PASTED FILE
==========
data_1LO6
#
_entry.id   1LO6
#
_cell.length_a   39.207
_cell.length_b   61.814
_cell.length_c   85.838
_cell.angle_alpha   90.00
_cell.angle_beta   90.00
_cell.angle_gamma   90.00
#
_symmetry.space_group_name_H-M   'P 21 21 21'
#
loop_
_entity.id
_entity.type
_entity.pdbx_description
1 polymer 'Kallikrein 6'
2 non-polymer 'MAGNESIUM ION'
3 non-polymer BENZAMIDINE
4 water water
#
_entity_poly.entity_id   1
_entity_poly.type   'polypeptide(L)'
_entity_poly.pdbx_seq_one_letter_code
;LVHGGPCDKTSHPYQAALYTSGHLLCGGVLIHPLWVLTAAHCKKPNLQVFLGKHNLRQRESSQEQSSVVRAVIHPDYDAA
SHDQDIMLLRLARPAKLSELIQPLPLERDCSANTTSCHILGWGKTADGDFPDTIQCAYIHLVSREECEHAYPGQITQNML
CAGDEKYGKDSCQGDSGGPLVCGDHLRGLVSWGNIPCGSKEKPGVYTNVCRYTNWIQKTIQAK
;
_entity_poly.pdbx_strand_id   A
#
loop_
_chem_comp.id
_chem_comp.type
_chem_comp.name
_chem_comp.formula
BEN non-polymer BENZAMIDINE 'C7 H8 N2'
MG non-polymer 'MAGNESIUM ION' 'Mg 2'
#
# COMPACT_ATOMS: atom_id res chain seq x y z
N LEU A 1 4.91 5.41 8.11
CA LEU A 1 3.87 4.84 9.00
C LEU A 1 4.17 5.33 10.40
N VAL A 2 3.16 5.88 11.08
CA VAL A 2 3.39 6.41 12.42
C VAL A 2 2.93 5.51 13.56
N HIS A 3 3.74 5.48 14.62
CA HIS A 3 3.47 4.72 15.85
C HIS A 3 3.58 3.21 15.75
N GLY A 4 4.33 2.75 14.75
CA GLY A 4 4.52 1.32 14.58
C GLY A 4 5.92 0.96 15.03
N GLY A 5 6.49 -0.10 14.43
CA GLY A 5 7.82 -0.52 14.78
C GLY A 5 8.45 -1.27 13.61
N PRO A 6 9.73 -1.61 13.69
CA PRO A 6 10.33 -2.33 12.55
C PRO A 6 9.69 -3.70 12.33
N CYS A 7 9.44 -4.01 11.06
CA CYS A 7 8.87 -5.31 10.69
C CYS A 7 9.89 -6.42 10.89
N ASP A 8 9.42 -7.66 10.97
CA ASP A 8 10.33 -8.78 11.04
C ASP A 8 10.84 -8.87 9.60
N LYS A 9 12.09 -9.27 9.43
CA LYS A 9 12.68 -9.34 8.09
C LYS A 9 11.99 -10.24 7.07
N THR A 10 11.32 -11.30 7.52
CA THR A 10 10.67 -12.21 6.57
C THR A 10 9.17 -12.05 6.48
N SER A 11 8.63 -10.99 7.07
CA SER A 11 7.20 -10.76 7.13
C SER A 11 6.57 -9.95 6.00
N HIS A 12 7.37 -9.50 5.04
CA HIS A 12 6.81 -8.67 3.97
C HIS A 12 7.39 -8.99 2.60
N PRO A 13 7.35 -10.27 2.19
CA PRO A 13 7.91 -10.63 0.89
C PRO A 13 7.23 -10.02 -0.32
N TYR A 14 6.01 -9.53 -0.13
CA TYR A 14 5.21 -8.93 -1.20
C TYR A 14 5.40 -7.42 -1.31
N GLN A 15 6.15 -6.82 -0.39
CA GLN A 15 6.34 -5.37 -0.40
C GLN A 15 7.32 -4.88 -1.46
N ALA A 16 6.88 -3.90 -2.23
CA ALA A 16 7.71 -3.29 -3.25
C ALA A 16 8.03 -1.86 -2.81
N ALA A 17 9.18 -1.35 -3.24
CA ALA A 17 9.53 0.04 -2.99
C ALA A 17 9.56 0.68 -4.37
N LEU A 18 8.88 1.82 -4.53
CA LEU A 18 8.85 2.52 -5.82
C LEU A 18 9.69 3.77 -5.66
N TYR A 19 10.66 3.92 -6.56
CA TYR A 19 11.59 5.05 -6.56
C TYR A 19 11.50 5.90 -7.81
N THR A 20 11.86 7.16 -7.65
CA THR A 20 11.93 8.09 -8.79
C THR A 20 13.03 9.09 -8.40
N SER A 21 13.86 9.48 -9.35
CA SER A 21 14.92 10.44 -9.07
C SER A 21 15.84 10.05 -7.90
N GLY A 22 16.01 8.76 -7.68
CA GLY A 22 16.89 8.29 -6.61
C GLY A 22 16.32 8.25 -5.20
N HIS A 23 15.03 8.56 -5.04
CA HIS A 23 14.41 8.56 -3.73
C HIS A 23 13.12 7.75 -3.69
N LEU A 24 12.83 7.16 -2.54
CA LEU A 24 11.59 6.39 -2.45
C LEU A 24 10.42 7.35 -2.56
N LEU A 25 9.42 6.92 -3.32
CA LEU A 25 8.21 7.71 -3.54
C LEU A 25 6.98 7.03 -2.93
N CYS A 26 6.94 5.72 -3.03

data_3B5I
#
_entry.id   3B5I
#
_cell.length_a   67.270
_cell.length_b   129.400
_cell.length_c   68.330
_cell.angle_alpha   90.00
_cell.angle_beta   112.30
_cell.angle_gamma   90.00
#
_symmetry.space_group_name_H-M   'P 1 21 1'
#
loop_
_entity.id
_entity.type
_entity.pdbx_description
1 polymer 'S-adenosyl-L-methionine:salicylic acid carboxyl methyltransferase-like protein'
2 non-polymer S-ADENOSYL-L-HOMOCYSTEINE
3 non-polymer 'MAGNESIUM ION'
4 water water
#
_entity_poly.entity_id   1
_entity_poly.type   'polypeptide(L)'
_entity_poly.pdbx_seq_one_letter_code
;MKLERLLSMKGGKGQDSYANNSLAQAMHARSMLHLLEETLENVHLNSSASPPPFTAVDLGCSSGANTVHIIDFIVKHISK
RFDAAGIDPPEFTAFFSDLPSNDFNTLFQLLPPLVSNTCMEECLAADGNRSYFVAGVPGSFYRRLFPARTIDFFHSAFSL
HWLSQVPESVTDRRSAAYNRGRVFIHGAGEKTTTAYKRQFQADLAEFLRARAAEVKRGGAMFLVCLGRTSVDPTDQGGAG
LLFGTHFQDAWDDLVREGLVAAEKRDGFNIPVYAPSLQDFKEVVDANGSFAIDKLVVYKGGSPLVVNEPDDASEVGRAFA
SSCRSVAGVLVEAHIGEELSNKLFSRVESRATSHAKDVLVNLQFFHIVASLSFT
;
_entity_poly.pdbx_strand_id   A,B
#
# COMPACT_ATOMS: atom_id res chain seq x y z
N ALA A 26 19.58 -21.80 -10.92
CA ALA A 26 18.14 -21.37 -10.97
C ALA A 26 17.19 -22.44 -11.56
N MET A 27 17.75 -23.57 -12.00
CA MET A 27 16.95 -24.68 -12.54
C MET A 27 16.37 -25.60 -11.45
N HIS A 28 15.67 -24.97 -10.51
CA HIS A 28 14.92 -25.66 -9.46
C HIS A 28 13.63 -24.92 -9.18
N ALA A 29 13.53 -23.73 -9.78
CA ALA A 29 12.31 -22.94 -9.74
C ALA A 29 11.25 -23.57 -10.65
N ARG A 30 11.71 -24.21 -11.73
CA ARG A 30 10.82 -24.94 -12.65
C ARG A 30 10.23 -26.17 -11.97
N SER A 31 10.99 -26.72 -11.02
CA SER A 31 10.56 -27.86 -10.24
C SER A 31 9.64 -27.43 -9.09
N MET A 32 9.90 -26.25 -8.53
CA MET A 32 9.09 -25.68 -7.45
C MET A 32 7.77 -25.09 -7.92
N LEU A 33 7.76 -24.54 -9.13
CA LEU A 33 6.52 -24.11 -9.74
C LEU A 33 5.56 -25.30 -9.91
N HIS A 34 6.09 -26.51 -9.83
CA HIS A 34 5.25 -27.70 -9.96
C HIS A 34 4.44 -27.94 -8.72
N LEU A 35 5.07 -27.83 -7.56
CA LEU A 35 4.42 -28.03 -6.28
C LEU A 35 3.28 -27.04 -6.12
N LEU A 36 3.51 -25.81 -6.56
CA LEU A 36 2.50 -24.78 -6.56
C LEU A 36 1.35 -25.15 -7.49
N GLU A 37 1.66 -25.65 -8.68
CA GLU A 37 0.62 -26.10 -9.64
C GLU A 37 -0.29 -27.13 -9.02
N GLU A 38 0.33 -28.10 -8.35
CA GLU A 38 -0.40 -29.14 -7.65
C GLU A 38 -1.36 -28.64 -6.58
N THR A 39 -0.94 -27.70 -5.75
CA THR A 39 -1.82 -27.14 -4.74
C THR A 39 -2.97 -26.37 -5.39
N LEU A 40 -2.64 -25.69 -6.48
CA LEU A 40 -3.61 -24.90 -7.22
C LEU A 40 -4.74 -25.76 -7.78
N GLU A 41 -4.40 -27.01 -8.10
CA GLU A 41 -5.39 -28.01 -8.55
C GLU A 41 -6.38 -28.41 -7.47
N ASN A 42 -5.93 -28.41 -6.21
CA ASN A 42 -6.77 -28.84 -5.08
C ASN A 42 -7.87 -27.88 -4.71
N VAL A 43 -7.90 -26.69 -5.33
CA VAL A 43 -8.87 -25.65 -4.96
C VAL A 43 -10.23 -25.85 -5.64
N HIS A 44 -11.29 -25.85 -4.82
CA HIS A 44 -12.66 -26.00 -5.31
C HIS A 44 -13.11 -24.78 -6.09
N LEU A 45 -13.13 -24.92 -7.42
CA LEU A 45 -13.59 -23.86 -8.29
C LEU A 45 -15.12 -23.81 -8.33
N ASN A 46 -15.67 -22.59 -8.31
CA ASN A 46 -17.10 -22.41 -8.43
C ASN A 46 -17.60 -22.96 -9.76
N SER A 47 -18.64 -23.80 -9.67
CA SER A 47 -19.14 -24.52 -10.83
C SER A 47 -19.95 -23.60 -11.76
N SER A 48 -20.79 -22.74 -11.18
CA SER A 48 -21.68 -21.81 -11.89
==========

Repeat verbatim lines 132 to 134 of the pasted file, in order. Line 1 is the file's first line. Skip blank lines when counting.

_entity.type
_entity.pdbx_description
1 polymer 'S-adenosyl-L-methionine:salicylic acid carboxyl methyltransferase-like protein'